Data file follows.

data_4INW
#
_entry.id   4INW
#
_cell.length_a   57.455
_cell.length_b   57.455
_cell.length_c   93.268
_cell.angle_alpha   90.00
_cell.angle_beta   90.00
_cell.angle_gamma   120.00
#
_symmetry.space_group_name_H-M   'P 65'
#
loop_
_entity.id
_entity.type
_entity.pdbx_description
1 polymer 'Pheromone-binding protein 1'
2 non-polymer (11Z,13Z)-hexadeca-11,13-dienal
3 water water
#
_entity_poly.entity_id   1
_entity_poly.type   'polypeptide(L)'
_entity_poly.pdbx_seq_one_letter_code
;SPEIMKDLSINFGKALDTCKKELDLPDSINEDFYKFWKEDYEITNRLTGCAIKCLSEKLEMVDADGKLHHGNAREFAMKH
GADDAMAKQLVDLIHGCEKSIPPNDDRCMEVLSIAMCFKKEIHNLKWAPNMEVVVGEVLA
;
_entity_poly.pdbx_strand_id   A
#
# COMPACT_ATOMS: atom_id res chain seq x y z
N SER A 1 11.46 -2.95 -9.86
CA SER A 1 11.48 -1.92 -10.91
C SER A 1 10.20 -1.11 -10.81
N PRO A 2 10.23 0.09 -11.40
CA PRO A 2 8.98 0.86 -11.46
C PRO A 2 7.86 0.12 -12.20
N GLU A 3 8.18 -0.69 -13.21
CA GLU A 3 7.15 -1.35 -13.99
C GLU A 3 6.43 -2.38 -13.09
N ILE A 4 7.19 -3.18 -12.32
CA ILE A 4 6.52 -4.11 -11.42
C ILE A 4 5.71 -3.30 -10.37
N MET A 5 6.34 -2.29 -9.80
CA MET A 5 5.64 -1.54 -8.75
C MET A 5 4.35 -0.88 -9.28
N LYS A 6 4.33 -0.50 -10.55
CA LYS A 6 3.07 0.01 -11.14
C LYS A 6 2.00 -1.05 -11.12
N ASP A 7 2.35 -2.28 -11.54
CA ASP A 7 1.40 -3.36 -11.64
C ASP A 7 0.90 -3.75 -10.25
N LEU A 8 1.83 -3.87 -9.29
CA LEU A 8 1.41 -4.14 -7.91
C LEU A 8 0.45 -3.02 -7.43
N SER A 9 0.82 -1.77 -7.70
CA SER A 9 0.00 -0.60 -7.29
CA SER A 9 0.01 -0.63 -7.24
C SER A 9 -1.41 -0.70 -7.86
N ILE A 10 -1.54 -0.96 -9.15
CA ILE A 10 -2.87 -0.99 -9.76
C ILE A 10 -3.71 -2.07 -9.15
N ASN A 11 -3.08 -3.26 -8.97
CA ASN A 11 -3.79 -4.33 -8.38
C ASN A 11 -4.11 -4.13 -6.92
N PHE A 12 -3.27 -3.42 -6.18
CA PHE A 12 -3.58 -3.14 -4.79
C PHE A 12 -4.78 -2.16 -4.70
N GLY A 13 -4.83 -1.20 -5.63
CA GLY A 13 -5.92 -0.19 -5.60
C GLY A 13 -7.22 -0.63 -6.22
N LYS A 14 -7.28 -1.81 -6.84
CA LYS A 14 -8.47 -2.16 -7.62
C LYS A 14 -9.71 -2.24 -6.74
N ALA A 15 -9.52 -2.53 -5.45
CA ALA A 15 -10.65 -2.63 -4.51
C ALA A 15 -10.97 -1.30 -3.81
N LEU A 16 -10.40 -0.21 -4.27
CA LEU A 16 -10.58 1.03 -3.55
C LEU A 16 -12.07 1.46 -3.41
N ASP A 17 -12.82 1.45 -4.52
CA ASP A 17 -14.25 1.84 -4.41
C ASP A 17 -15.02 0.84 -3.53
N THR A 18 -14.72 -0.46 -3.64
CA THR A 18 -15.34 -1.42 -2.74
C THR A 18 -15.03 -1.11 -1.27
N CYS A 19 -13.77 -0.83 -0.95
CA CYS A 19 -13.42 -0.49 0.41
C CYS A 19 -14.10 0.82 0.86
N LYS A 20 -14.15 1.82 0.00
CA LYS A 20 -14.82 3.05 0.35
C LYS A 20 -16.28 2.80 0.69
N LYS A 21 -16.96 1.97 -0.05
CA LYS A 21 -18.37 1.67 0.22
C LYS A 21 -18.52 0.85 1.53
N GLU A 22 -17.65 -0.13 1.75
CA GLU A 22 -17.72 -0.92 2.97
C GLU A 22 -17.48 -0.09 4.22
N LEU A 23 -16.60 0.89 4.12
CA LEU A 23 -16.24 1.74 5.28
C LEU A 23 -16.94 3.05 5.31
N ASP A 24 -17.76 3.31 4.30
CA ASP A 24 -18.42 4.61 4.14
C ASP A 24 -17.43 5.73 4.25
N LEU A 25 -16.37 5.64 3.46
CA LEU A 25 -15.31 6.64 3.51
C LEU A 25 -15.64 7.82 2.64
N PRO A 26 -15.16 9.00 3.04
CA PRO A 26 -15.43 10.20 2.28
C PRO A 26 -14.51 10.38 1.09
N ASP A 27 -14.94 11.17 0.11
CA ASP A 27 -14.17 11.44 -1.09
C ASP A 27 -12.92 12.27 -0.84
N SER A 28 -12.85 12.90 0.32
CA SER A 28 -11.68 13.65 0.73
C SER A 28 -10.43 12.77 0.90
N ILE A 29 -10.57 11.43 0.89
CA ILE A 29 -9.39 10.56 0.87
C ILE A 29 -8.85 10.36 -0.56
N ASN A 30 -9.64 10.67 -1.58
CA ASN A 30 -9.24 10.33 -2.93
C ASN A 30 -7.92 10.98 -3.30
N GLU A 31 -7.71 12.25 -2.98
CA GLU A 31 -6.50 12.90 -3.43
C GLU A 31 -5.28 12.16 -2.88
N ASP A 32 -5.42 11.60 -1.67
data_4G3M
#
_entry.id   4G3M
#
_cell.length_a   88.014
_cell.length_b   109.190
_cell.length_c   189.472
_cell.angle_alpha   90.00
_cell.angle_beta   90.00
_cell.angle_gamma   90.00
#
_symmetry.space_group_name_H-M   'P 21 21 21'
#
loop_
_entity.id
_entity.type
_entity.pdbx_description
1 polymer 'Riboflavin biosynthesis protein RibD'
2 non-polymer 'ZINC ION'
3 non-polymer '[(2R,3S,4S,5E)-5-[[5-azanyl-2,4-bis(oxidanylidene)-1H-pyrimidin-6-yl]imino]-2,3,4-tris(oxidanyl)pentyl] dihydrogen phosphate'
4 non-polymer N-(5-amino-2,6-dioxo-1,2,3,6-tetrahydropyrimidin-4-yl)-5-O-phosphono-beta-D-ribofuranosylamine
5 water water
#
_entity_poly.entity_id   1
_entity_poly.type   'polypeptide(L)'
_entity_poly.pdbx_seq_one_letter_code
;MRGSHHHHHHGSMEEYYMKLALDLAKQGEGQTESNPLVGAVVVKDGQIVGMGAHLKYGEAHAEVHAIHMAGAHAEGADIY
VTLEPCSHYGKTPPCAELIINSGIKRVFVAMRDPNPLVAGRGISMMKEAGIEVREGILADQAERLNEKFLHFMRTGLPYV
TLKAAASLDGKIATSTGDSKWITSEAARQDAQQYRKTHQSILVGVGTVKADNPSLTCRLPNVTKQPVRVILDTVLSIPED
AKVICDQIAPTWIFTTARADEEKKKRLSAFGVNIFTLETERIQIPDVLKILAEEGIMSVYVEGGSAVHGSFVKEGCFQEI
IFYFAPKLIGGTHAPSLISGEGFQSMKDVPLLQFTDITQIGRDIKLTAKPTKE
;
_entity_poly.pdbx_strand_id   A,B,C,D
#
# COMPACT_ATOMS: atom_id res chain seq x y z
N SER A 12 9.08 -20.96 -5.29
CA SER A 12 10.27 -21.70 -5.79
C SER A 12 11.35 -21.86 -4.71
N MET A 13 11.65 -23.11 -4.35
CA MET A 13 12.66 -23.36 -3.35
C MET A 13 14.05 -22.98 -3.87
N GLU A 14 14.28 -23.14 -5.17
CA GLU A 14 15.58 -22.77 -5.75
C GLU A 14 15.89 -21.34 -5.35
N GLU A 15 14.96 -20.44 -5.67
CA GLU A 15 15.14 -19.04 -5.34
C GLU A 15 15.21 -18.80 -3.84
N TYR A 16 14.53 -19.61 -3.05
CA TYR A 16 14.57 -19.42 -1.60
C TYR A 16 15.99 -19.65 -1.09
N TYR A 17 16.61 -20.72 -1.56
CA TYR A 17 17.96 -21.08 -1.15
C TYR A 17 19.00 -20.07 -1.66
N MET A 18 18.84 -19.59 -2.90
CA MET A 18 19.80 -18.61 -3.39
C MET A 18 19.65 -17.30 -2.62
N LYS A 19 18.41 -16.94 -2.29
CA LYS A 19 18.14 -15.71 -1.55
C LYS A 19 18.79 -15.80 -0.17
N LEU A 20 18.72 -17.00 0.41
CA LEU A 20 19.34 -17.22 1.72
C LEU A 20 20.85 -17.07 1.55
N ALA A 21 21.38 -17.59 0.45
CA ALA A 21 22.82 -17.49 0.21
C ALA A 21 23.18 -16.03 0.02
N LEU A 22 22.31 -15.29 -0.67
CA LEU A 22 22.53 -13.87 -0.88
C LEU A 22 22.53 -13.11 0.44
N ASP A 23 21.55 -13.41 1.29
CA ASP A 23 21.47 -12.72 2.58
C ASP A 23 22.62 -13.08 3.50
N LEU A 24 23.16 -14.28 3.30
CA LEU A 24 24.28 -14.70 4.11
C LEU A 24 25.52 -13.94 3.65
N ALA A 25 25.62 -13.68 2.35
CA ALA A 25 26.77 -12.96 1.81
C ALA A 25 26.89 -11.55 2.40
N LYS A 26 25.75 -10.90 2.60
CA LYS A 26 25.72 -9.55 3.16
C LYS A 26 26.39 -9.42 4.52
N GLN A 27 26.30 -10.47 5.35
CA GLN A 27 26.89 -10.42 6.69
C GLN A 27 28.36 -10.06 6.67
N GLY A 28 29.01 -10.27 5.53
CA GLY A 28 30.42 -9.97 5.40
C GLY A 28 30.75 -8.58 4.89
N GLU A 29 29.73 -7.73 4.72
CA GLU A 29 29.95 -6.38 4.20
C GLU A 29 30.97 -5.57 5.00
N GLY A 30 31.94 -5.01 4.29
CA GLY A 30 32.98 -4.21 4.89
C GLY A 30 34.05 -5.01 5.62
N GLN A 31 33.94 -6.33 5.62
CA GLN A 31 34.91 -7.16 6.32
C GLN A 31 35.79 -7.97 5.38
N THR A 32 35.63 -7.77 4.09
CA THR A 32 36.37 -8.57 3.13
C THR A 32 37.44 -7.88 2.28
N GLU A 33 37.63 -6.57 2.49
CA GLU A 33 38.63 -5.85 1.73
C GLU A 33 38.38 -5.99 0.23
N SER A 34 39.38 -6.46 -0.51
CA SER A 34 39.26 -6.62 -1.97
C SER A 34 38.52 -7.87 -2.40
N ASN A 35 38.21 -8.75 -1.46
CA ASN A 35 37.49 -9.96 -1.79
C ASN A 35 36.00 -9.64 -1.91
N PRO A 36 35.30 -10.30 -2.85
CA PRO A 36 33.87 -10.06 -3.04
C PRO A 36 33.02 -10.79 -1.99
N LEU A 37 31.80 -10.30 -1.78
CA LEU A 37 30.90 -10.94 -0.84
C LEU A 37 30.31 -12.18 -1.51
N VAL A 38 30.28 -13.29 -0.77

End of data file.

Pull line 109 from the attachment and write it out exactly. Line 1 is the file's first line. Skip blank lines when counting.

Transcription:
C PRO A 26 -14.51 10.38 1.09